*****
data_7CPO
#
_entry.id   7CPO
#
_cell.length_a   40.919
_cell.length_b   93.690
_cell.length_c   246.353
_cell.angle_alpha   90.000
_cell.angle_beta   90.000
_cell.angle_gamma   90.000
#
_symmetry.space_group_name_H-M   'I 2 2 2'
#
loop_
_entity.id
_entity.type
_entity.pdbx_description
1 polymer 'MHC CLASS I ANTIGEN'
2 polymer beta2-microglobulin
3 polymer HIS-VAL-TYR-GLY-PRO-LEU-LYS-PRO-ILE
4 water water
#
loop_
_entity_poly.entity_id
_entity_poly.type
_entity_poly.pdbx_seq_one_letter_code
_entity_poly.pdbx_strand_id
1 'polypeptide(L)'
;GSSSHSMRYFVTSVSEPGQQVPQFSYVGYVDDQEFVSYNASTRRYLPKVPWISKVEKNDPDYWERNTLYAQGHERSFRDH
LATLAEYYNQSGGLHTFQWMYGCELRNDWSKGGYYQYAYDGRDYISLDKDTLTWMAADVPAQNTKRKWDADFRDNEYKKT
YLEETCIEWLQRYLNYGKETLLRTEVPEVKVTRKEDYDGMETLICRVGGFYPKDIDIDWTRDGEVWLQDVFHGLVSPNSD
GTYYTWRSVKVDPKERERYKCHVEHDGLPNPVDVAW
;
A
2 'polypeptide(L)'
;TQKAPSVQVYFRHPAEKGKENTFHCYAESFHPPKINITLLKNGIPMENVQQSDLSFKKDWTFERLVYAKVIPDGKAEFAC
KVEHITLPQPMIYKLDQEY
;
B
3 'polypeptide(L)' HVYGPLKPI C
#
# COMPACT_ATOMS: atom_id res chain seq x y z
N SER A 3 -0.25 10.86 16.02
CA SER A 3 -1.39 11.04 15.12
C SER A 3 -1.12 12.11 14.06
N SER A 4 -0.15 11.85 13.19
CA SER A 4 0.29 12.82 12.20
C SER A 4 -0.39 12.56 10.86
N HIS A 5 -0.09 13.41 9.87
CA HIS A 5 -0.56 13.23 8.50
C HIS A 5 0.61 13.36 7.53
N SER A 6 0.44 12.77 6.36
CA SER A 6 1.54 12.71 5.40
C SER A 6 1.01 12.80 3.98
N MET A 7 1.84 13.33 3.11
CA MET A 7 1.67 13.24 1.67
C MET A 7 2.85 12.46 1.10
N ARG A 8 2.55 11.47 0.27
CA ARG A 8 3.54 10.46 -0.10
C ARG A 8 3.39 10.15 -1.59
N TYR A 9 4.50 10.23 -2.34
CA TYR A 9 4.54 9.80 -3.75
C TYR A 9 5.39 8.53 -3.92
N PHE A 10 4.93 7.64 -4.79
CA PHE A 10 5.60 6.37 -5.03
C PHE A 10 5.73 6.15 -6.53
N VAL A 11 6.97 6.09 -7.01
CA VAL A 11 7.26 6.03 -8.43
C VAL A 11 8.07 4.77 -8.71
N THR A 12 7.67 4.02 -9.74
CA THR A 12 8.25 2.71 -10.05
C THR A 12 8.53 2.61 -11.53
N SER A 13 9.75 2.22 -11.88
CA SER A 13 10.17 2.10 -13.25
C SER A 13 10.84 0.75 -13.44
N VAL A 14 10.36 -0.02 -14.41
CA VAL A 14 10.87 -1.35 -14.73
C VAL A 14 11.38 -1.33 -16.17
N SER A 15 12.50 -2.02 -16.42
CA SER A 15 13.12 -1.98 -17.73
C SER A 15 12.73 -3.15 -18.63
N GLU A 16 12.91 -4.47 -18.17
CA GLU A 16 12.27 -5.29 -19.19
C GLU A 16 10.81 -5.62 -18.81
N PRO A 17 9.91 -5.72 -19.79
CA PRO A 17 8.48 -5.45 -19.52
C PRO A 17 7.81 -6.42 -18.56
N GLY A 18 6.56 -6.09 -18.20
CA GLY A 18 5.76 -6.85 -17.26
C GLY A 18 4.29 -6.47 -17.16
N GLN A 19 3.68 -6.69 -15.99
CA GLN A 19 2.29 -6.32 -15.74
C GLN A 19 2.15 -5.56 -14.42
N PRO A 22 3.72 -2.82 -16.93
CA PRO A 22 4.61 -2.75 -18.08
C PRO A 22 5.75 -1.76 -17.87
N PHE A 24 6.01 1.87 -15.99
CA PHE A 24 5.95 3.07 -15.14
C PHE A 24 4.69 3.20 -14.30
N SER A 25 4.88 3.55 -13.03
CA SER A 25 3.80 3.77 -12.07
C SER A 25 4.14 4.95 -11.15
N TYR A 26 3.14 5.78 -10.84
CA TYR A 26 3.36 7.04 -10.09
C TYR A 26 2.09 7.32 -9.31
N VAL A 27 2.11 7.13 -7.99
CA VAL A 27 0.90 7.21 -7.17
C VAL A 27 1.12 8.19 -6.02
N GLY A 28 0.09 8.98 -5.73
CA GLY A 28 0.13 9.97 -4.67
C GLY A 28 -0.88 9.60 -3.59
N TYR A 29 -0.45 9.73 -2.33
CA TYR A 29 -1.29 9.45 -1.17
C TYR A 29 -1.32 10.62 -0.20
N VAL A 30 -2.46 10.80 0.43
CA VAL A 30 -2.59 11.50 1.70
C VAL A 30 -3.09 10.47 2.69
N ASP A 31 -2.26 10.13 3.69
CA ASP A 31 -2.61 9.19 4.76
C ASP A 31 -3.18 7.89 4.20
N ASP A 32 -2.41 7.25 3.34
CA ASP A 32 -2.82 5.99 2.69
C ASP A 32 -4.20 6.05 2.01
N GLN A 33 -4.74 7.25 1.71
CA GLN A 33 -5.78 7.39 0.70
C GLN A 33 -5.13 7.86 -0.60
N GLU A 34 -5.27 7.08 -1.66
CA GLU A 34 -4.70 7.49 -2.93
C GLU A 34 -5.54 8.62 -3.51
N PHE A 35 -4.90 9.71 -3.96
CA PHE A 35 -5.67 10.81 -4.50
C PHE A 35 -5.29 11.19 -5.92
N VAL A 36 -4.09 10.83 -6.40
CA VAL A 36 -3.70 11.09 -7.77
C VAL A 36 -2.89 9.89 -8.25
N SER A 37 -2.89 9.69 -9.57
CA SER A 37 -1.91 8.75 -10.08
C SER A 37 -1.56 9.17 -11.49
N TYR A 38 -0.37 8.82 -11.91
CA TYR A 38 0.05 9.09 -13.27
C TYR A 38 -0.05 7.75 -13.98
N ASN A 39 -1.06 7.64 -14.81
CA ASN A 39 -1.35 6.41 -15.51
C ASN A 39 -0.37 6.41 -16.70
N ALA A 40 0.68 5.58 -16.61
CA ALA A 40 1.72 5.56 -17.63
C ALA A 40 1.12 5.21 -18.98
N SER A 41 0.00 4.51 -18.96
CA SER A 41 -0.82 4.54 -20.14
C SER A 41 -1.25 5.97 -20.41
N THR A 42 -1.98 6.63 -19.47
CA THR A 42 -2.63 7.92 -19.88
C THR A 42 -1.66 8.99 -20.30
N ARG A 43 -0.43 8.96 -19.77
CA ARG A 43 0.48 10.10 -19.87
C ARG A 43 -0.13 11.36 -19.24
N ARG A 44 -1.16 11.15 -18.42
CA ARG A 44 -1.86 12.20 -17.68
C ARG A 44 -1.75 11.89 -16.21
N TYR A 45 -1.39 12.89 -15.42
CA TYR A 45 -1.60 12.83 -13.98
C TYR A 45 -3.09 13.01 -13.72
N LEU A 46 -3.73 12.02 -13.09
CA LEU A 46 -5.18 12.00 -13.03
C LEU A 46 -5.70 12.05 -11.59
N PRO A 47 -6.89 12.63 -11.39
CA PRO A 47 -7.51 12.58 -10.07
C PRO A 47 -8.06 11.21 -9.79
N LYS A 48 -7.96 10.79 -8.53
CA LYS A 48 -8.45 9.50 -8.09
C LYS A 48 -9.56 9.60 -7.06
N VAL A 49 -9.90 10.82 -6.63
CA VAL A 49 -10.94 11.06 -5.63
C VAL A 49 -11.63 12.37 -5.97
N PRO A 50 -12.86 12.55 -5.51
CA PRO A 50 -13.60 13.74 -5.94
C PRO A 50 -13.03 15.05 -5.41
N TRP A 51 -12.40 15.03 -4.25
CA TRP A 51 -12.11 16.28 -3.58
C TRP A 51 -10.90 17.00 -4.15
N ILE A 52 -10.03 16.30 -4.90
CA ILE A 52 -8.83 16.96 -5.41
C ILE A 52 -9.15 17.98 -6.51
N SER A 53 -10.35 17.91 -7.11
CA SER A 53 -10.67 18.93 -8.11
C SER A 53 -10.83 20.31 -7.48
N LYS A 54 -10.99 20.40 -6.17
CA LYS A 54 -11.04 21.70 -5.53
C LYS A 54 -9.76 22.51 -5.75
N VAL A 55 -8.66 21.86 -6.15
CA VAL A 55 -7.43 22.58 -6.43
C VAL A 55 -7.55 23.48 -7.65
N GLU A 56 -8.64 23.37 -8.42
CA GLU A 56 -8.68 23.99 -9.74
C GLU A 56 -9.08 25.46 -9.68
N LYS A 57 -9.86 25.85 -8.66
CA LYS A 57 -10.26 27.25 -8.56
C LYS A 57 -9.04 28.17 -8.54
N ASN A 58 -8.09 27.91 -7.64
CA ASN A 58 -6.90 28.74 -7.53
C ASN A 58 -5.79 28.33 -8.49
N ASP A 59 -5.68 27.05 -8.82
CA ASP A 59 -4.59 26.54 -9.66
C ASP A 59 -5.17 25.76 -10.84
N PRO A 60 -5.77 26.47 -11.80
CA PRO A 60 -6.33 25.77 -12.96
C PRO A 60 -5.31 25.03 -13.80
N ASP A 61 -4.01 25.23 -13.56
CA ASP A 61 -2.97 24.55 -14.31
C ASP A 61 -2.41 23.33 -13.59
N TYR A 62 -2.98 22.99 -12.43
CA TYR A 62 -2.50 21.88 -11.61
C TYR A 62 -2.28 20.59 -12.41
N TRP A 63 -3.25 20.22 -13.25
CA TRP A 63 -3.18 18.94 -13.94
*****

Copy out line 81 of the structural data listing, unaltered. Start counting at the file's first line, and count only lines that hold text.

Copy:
C SER A 15 12.73 -3.15 -18.63